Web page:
Hannah Kozak: My Mother’s Dolls
Photographer Hannah Kozak has been a participant observer, documenting her mother’s almost lifetime confinement to a nursing home after a brutal beating by her second husband. Hannah won the 2014 Julia Margaret Cameron Award, 6th Edition, 1st Prize – single photo Documentary from her series on her mother, He Threw the Last Punch Too Hard. Today’s feature is a continuation of that project, where Hannah focuses on the comfort objects that allow her mother to get through the day, nurturing and loving objects that stand in for the life she lost. Hannah knows first had that photography has the power to heal and help us through difficult periods. The camera allowed her a shield and a reason to capture and examine the difficult work of sorrow and sadness.
Hannah’s work is currently being featured at the 3rd Biennial in Málaga, Spain for the Julia Margaret Cameron Award where she received 1st prize for Female Photographer of the Year for her Nudes from Pain and Loneliness, exhibited at the Scott Nichols Gallery in San Francisco as part of the Women: Seeing and Being Seen show from September 4 – September 29, 2014 and featured in the #12 issue of The Editorial Magazine.
Hannah was born to a Polish father and a Guatemalan mother in Los Angeles, CA. At the age of ten, she was given a Kodak Brownie camera by her father, Sol, a survivor of the Nazi concentration camps and began instinctively capturing images of dogs, flowers, family and friends that felt honest and real. As a teenager growing up in Los Angeles, Hannah would sneak onto movie lots and snap photos on the sets of Charlie’s Angels, Starsky and Hutch and Family, selling star images to movie magazines and discovering a world that was far from reality.
While working in a camera store at the age of twenty, Hannah’s life changed when she met a successful stuntwoman named Victoria Vanderkloot who became her mentor and helped her start a career in stunts. For nearly twenty-five years, Hannah’s work provided the opportunity to work with notable directors such as Michael Cimino, David Lynch, Mike Nichols, Tim Burton and Michael Bay. She worked as a stunt double for celebrated stars like Cher, Angelina Jolie, Lara Flynn Boyle and Isabella Rossellini. On every set, Hannah took her camera to work, capturing candid, behind-the-scene pictures that penetrated the illusion of Hollywood magic.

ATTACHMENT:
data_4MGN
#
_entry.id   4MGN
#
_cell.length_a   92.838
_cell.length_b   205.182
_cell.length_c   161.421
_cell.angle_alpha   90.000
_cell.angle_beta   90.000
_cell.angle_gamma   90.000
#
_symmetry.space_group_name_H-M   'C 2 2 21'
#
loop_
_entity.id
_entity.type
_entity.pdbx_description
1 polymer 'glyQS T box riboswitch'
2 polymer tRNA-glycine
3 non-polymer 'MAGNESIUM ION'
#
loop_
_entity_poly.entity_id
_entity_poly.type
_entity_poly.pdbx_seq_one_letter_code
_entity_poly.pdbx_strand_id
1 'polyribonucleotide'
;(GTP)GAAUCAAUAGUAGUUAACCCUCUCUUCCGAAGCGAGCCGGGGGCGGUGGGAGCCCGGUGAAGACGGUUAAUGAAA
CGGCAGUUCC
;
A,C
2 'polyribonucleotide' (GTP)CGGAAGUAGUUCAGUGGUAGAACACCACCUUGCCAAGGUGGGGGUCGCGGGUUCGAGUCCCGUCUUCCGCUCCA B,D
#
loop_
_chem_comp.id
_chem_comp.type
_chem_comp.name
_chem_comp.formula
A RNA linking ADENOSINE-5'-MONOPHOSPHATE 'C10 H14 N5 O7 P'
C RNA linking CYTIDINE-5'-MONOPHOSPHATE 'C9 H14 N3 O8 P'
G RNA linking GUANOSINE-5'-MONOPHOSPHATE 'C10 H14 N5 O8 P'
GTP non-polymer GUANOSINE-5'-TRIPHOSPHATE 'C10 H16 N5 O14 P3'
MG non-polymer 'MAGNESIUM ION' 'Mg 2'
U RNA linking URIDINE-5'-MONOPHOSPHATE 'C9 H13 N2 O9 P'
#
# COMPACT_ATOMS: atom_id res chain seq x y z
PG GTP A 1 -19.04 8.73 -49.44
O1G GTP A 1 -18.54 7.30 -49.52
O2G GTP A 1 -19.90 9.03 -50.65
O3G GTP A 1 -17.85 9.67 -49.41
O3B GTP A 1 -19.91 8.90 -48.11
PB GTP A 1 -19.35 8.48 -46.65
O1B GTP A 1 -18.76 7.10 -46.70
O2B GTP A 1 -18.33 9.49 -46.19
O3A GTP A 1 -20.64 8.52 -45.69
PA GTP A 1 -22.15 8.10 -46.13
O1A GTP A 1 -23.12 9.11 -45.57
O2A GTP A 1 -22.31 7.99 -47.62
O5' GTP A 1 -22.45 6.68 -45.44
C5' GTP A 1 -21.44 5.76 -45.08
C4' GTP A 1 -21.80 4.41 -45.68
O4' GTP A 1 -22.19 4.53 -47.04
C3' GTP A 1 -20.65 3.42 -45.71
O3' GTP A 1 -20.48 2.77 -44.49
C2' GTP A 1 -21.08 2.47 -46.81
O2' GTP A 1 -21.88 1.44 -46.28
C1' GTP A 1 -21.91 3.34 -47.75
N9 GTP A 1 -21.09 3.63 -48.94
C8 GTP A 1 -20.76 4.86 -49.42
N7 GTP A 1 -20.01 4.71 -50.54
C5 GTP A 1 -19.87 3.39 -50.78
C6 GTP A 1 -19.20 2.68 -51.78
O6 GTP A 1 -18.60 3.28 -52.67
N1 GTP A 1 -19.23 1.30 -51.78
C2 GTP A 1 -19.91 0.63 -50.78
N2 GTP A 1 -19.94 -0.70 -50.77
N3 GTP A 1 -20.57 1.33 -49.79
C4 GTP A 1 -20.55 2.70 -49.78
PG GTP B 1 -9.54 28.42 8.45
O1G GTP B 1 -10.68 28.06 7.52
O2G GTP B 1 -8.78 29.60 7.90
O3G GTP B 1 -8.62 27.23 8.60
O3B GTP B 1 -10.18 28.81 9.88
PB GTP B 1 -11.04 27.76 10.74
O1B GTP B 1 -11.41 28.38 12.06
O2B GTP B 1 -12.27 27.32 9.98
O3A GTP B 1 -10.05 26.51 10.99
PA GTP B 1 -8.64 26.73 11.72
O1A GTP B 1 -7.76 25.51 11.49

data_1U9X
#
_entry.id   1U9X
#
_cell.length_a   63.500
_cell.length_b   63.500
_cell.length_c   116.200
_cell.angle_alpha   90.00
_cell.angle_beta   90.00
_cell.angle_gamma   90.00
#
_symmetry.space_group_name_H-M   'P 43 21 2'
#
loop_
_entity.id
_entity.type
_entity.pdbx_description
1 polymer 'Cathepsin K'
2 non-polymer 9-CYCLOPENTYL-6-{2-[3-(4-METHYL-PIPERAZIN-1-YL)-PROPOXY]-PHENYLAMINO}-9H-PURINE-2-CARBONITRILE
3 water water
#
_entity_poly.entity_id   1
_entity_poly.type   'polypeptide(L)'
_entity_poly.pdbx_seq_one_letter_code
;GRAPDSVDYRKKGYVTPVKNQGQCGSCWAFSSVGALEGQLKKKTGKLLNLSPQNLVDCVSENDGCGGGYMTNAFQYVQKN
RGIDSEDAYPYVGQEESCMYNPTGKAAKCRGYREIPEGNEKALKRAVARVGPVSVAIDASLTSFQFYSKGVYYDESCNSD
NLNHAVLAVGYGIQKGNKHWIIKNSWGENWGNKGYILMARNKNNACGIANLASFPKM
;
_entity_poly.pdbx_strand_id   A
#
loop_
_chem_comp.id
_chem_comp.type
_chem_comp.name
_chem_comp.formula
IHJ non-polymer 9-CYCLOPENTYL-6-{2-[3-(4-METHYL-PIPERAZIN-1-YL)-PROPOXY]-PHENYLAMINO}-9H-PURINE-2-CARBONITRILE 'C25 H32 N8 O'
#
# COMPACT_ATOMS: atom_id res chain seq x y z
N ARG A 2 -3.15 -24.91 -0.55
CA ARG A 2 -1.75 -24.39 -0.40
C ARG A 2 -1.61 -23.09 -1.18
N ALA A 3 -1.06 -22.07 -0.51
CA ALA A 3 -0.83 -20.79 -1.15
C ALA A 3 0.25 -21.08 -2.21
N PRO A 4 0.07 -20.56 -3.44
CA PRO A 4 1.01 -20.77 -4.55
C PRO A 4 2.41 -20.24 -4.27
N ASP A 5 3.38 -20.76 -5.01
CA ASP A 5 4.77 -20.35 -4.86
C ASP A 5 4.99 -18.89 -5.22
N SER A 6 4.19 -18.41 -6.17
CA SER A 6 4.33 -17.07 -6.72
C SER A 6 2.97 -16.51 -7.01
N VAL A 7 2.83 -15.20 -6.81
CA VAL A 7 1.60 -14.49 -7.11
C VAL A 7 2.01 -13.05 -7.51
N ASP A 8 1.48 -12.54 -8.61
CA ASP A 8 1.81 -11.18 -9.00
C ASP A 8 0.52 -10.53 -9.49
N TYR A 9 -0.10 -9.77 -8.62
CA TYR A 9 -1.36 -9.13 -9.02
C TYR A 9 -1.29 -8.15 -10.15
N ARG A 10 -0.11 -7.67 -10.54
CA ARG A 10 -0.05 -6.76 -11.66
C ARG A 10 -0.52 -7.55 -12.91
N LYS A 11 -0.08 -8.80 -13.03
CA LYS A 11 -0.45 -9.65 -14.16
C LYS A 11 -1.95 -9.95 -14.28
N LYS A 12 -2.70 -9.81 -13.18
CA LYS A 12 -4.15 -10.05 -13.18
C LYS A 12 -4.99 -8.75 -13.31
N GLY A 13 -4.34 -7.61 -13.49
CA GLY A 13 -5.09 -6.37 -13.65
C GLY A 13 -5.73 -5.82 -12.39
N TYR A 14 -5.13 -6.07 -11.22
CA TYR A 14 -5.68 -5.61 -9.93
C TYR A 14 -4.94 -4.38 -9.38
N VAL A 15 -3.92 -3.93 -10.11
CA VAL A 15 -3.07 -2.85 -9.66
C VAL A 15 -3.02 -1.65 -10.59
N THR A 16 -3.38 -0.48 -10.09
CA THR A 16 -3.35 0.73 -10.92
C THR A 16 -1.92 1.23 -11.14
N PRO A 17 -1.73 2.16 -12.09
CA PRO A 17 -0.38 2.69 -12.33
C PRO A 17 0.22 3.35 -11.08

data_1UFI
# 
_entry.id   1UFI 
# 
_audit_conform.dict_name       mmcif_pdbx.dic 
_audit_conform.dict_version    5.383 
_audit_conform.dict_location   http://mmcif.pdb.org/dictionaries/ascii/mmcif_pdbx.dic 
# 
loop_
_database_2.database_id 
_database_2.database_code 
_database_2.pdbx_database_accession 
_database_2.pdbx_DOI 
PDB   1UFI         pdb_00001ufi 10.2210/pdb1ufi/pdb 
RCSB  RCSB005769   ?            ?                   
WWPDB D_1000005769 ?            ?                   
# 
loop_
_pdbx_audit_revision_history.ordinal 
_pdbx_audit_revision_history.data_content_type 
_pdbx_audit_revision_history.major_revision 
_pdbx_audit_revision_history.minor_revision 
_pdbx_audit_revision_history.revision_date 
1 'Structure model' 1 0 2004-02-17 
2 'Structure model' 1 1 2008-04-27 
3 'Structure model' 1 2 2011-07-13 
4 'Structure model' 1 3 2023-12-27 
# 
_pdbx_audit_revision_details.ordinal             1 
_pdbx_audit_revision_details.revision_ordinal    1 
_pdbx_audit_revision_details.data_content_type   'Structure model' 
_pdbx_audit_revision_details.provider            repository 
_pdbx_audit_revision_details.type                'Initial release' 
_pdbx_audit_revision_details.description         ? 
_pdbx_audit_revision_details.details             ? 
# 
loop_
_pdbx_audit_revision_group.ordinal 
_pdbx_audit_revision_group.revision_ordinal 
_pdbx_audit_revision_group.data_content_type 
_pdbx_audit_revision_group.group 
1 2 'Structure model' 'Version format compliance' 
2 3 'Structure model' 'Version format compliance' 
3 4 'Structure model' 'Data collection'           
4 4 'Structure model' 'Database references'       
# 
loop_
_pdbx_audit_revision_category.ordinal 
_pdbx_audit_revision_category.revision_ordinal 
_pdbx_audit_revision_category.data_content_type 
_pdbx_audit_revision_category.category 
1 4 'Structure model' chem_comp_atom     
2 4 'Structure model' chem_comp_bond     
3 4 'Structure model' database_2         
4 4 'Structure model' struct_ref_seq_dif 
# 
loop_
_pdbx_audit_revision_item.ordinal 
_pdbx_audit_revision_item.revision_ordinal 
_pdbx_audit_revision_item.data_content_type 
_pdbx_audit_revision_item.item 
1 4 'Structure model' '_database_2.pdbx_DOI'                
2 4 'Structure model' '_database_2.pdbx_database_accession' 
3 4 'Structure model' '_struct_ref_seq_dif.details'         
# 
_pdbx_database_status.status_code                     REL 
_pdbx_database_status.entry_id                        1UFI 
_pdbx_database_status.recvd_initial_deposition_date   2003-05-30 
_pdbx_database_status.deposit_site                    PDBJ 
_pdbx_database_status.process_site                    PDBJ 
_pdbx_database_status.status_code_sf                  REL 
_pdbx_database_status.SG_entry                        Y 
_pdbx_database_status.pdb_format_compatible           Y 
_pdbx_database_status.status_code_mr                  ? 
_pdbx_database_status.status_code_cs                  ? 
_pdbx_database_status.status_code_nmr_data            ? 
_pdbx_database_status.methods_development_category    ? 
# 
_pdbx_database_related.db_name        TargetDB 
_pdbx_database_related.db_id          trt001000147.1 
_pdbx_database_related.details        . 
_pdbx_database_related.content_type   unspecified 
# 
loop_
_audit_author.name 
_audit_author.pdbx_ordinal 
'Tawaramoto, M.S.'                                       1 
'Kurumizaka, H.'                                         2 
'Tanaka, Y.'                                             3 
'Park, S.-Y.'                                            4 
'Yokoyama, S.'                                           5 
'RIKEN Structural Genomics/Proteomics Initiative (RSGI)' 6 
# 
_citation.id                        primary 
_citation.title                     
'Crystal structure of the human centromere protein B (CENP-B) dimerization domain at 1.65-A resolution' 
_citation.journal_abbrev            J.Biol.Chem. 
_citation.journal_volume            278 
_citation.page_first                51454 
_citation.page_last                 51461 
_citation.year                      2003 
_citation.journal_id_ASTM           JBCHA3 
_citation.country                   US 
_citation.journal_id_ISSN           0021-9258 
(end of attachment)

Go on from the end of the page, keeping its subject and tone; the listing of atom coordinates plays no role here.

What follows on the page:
Her wanderlust and career in the film business afforded Hannah the opportunity to travel from Japan, Korea, Taiwan, Mexico, Guatemala and Peru to Egypt, Italy, Israel and India, capturing images of far away lands and exploring the innocence and truth found in the faces of children from around the world. Hannah has turned the camera on herself, her life and her world. She continues to look for those things that feel honest and real, using her camera as a means of exploring feelings and emotions. After decades of standing in for someone else, she now is in control of her destiny and vision. Hannah holds degrees in Spanish (B.A.) and Psychology (M.A.)
My mother’s birthday is around the corner, and I am ironing nametags onto the various stuffed animals I have chosen for her. They are her companions, keeping her company during the day and late at night.
These dolls bring my mother so much comfort. She is in a wheelchair. Brain damaged from her second husband’s abuse. She cannot pick up the phone when she is feeling lonely to hear a familiar voice. Or take a walk in the neighborhood, listening to birds singing. Reading a book isn’t an option. She can’t reach out for a dog or cat to pet. Yet she manages to smile at the littlest things, like her dolls. The comforting essence of a thing is its little god. Small reassuring beings, friends in quiet moments.
She needs a change, like we all eventually need change. Monotony isn’t good for the soul. I have tried to move her. I was told she would be high priority at The Jewish Home For the Aged, especially because we are family of a Holocaust survivor. We were told she would go to the top of the waiting list. But, one belt across the lap, holding her tight to her wheelchair is necessary for her safety, but against the rules there. I have always said rules are made to be broken. I was promised a room last month in a private home but the day before she was supposed to move in, her room was given to someone else. I’m looking into other options. We both still have hope. My mother and her dolls.
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